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Toyota Financial Services Reorganization a "Win/Win": Borst

December 1, 2000

Toyota Financial Services U.S.A. is restructuring its field operations a month after separating from Toyota Motor Sales. The primary goal of the reorganization, according to TFS, is to provide enhanced dealer sales and service. “The new structure will mean more field office locations and fewer dealers per sales associate, thus increasing our high-touch dealer service,” said Tamara Sloper, communications manager at TFS.

The current 33 branch offices will be refocused to strengthen sales and dealer service, according to Sloper. These offices will be renamed Dealer Sales and Service Offices (DSSO’s) and will handle field sales for F&I as well as credit, purchasing, and wholesale activities. The DSSO’s will serve only dealer business such as purchasing contracts from dealers, floorplanning, capital improvement loans and consulting on F&I operations.

TFS is currently studying their market coverage to determine where new DSSO’s should be opened, according to Sloper. “In addition, we will also be keypointing some sales associates, having them work from their homes in locations that aren’t covered by a DSSO,” she said. “Once the new organizational structure is in place, there will be more associates servicing dealers from more locations than we do today.” The locations of the new DSSO’s will be announced in late January or early February 2001, according to TFS.

Other branch functions – administration, customer service, data entry/processing, collections and lease terminations – will be assigned to three regional Customer Service Centers (CSC’s). One of the CSC’s will be located in the current Toyota Financial Service Center in Cedar Rapids, Iowa, and will serve the Central Region. Cedar Rapids will also continue to be responsible for all insurance processing activities on a nationwide basis. The Western Region CSC will be located in Phoenix, Ariz. The Eastern Region location will be announced in late January or early February 2001.

The rollout of the new structure will go by regions: The Western Region will lead off in the third quarter of 2001, followed by the Eastern Region in the first quarter of 2002 and the Central Region (Midwest) in the second quarter of 2002.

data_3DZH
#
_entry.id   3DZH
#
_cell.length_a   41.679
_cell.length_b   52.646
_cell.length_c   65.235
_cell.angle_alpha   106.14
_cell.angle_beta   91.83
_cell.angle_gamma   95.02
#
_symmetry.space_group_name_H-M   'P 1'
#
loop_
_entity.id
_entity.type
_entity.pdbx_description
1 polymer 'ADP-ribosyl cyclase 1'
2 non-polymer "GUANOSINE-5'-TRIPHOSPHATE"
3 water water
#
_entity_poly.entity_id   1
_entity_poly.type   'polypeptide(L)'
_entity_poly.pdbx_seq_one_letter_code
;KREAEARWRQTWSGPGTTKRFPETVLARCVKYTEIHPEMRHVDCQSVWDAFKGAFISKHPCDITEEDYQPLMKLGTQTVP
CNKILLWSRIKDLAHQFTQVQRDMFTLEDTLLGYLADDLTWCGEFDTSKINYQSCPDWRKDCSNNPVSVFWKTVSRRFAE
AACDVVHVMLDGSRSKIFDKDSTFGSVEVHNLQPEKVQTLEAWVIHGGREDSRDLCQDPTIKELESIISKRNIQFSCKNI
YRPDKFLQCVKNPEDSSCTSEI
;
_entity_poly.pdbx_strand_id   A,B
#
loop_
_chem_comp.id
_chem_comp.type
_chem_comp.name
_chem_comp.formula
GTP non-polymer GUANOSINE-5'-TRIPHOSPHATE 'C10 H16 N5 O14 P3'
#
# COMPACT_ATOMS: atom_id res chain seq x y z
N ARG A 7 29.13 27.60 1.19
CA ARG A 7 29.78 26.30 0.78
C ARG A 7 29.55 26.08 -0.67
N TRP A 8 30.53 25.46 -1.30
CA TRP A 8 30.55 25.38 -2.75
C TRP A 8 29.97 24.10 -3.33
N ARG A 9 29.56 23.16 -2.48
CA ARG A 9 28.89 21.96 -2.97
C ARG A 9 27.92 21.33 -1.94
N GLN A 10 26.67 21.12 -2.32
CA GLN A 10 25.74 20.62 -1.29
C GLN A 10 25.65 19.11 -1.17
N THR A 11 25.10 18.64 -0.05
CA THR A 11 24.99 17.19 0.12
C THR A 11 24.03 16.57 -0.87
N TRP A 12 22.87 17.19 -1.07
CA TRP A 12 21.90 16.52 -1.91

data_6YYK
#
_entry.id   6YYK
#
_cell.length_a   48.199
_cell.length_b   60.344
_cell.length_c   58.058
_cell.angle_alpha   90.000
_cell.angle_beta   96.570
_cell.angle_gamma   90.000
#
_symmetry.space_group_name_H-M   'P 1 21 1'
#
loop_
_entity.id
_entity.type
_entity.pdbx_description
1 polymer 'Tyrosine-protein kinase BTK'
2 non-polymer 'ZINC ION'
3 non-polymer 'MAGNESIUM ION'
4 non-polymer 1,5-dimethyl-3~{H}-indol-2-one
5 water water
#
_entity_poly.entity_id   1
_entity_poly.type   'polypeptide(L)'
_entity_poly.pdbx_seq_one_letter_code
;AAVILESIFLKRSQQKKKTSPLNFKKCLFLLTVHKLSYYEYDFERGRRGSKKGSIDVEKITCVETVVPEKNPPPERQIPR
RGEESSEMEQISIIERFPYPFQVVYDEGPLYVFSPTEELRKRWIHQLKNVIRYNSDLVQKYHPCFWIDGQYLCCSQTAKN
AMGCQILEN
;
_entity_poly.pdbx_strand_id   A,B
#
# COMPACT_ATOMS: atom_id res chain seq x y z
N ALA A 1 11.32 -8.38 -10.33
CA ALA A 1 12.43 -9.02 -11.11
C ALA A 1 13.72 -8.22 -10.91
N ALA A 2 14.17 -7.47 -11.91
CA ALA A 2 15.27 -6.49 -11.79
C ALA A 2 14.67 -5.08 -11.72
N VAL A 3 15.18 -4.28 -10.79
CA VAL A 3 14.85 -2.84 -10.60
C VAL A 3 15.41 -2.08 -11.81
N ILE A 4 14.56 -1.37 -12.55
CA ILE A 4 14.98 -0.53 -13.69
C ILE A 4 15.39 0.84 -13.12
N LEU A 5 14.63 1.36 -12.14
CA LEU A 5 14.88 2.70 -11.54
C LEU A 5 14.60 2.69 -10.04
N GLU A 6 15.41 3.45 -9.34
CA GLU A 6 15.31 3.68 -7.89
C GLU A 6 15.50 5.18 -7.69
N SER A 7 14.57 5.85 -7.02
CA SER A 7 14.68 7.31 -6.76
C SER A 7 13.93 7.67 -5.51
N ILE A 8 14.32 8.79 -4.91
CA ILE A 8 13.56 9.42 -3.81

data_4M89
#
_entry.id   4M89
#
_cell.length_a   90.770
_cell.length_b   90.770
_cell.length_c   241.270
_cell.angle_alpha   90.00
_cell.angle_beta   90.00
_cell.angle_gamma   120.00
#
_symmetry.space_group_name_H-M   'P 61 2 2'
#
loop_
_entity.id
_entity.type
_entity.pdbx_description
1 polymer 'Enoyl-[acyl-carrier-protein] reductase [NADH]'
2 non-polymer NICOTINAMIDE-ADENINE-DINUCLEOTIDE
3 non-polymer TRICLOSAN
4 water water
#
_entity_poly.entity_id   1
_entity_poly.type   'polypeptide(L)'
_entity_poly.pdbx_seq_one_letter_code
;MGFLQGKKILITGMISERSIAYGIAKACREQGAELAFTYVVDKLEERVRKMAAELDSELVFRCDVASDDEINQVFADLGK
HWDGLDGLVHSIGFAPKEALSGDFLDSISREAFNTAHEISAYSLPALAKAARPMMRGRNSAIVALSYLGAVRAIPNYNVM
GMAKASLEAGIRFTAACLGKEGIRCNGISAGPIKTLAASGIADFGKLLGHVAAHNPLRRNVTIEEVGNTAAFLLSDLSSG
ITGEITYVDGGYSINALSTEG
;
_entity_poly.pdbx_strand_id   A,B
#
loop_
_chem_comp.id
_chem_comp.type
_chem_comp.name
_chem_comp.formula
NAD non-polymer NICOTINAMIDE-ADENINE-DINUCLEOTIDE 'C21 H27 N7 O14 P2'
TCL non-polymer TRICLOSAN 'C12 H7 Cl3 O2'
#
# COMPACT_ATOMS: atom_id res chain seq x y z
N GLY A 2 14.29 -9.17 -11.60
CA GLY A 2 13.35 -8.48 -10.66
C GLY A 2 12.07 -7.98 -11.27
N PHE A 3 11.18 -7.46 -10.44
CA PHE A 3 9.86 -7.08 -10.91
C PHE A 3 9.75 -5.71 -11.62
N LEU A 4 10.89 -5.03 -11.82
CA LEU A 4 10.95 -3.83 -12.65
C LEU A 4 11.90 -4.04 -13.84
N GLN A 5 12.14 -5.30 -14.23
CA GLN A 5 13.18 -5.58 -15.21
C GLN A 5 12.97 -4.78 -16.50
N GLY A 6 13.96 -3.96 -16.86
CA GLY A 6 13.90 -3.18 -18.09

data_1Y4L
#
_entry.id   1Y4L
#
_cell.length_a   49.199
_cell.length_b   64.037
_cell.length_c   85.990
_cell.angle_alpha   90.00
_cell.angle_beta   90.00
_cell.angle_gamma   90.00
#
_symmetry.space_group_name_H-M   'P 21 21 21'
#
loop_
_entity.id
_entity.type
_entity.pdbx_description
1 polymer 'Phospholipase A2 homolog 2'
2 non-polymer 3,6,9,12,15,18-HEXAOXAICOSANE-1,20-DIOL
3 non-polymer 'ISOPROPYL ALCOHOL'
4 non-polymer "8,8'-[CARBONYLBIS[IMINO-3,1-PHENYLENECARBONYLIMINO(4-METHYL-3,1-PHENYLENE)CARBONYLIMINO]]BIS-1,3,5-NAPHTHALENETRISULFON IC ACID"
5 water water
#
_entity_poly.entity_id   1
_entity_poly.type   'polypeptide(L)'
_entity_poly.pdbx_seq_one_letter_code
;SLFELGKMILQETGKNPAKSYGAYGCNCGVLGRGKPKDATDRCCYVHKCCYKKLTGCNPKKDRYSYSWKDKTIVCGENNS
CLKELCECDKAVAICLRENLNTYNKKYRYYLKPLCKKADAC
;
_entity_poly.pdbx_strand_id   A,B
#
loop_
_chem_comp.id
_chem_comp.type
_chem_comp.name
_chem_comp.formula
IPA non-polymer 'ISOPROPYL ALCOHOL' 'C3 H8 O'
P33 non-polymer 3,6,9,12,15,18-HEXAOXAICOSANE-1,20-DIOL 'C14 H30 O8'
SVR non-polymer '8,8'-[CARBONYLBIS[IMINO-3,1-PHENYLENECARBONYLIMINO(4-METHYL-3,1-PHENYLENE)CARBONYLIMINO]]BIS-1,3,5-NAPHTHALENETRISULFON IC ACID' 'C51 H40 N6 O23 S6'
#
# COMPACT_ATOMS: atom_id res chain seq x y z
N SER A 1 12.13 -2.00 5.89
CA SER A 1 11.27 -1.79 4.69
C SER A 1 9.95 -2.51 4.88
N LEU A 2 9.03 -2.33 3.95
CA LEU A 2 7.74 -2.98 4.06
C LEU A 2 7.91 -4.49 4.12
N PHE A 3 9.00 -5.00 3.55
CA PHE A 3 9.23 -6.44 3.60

The three regional offices will handle all customer calls, with a telephone system that rolls over to another region when one region closes for the day, giving finance customers the ability to reach Toyota for 12 hours a day.

According to Sloper, job retention is a priority. “We are committed to retention of our associates,” she said. “All performing associates whose positions will be affected will be offered comparable positions in the new organization, and those who are affected geographically will be given the option and financial support to relocate.”

About 2,000 of Toyota Financial Services' 2,700 U.S. employees are in the field, with about 400 employees already stationed in Cedar Rapids. Toyota is still determining the exact placement of employees.

According to George Borst, president and CEO of TFS, the streamlining will embody Toyota’s “High Tech/High Touch” philosophy, taking advantage of technological improvements while at the same time emphasizing relationships with dealers.

“If you think about Toyota Financial Services, we have today the identical structure we had 15 years ago,” Borst told F&I Management and Technology. “We’ve essentially been booking contracts the same way we did 15 years ago, but there have been enormous amounts of improvement in technology.” According to Borst, the reorganization will allow TFS to take advantage of those improvements.

“At the same time, though, this is a relationship business,” Borst said. “The relationship we have with the dealers is key to our success. What we’ve tried to do in this restructuring is combine the best aspects of High Tech/High Touch.”

Borst said that technological advancements enable TFS to do many repetitive-type processes more economically in centralized environment; the restructuring will thus entail consolidating such functions as customer service, collections, lease terminations and administrative functions to three regional Customer Service Centers. “When you think about it, it’s easier to train people in three locations than in 33 locations," Borst pointed out, “so the people who interact with the dealers’ customers will be better trained and more productive.”

According to Borst, with the DSSO’s focused purely on servicing dealers, dealer service will go up dramatically. “The better we service the dealers, we believe the more volume they’ll give us,” Borst said.

“We have built our reputation and our position in the industry by providing great service to automotive consumers, dealers, and the Toyota companies that we support. Satisfying dealer needs, and those of our customers, remains a top priority and is the principal reason we believe these organizational changes are necessary,” Borst told F&I. “I assure you that we intend to maintain our high-touch, high-quality service as we continue to improve and evolve.”

According to Borst, when dealers route their customers through TFS, brand loyalty to Toyota or Lexus increases from 40 to 50 percent. “That’s not our number; that’s a J.D. Power number,” Borst said. “So by getting the dealers to increase their business with us – the relationship part – down the road, their repeat business will go up as well. It should be a win/win for everybody.

“This is a relationship business,” Borst concluded. “We want to make sure we have the best relationships of any F&I provider out there.”

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